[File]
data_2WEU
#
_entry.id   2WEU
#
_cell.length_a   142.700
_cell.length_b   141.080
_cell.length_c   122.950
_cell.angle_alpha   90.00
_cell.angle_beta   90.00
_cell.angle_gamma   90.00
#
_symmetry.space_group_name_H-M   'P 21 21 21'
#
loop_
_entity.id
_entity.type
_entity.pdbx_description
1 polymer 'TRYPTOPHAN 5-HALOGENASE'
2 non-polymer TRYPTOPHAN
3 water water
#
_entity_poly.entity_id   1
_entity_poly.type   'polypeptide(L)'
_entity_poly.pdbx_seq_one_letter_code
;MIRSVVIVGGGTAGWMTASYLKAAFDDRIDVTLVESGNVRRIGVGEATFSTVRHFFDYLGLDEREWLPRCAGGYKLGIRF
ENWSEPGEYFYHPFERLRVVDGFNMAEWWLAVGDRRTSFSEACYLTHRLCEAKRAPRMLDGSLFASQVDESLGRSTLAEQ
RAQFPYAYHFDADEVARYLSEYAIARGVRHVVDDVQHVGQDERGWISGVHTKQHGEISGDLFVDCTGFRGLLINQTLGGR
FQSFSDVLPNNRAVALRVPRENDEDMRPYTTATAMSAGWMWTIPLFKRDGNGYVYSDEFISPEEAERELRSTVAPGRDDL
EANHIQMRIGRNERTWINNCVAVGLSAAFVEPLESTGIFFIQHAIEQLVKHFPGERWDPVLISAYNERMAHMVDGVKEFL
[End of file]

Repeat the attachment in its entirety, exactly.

data_2WEU
#
_entry.id   2WEU
#
_cell.length_a   142.700
_cell.length_b   141.080
_cell.length_c   122.950
_cell.angle_alpha   90.00
_cell.angle_beta   90.00
_cell.angle_gamma   90.00
#
_symmetry.space_group_name_H-M   'P 21 21 21'
#
loop_
_entity.id
_entity.type
_entity.pdbx_description
1 polymer 'TRYPTOPHAN 5-HALOGENASE'
2 non-polymer TRYPTOPHAN
3 water water
#
_entity_poly.entity_id   1
_entity_poly.type   'polypeptide(L)'
_entity_poly.pdbx_seq_one_letter_code
;MIRSVVIVGGGTAGWMTASYLKAAFDDRIDVTLVESGNVRRIGVGEATFSTVRHFFDYLGLDEREWLPRCAGGYKLGIRF
ENWSEPGEYFYHPFERLRVVDGFNMAEWWLAVGDRRTSFSEACYLTHRLCEAKRAPRMLDGSLFASQVDESLGRSTLAEQ
RAQFPYAYHFDADEVARYLSEYAIARGVRHVVDDVQHVGQDERGWISGVHTKQHGEISGDLFVDCTGFRGLLINQTLGGR
FQSFSDVLPNNRAVALRVPRENDEDMRPYTTATAMSAGWMWTIPLFKRDGNGYVYSDEFISPEEAERELRSTVAPGRDDL
EANHIQMRIGRNERTWINNCVAVGLSAAFVEPLESTGIFFIQHAIEQLVKHFPGERWDPVLISAYNERMAHMVDGVKEFL